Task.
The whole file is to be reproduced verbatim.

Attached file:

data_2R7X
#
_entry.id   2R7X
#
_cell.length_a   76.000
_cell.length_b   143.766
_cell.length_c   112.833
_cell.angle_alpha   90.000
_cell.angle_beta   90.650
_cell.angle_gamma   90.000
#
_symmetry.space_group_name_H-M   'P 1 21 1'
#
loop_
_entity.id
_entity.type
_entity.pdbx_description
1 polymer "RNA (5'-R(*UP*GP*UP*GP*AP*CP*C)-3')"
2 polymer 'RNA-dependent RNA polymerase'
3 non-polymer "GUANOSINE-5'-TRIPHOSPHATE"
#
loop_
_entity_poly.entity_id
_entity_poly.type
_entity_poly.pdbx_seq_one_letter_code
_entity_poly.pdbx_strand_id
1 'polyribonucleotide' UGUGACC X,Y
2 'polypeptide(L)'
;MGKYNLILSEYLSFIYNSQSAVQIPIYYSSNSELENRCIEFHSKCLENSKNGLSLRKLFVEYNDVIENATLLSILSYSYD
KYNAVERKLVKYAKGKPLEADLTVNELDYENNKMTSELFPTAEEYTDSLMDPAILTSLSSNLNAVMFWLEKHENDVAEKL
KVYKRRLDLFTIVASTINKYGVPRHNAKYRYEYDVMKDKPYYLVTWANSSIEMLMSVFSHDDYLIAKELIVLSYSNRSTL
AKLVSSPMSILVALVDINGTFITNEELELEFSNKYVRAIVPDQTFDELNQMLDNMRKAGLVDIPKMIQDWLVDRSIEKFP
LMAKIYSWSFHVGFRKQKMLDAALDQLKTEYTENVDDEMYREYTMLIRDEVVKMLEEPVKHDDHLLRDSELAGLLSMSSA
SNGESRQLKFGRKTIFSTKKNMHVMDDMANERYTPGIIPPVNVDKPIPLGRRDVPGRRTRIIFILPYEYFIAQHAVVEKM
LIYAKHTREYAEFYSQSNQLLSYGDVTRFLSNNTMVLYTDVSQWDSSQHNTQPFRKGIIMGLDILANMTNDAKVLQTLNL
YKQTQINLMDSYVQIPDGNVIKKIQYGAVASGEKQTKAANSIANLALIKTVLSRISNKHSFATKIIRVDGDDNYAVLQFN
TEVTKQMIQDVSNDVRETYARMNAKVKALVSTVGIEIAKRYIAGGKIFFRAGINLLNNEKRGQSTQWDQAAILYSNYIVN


data_2R7X
#
_entry.id   2R7X
#
_cell.length_a   76.000
_cell.length_b   143.766
_cell.length_c   112.833
_cell.angle_alpha   90.000
_cell.angle_beta   90.650
_cell.angle_gamma   90.000
#
_symmetry.space_group_name_H-M   'P 1 21 1'
#
loop_
_entity.id
_entity.type
_entity.pdbx_description
1 polymer "RNA (5'-R(*UP*GP*UP*GP*AP*CP*C)-3')"
2 polymer 'RNA-dependent RNA polymerase'
3 non-polymer "GUANOSINE-5'-TRIPHOSPHATE"
#
loop_
_entity_poly.entity_id
_entity_poly.type
_entity_poly.pdbx_seq_one_letter_code
_entity_poly.pdbx_strand_id
1 'polyribonucleotide' UGUGACC X,Y
2 'polypeptide(L)'
;MGKYNLILSEYLSFIYNSQSAVQIPIYYSSNSELENRCIEFHSKCLENSKNGLSLRKLFVEYNDVIENATLLSILSYSYD
KYNAVERKLVKYAKGKPLEADLTVNELDYENNKMTSELFPTAEEYTDSLMDPAILTSLSSNLNAVMFWLEKHENDVAEKL
KVYKRRLDLFTIVASTINKYGVPRHNAKYRYEYDVMKDKPYYLVTWANSSIEMLMSVFSHDDYLIAKELIVLSYSNRSTL
AKLVSSPMSILVALVDINGTFITNEELELEFSNKYVRAIVPDQTFDELNQMLDNMRKAGLVDIPKMIQDWLVDRSIEKFP
LMAKIYSWSFHVGFRKQKMLDAALDQLKTEYTENVDDEMYREYTMLIRDEVVKMLEEPVKHDDHLLRDSELAGLLSMSSA
SNGESRQLKFGRKTIFSTKKNMHVMDDMANERYTPGIIPPVNVDKPIPLGRRDVPGRRTRIIFILPYEYFIAQHAVVEKM
LIYAKHTREYAEFYSQSNQLLSYGDVTRFLSNNTMVLYTDVSQWDSSQHNTQPFRKGIIMGLDILANMTNDAKVLQTLNL
YKQTQINLMDSYVQIPDGNVIKKIQYGAVASGEKQTKAANSIANLALIKTVLSRISNKHSFATKIIRVDGDDNYAVLQFN
TEVTKQMIQDVSNDVRETYARMNAKVKALVSTVGIEIAKRYIAGGKIFFRAGINLLNNEKRGQSTQWDQAAILYSNYIVN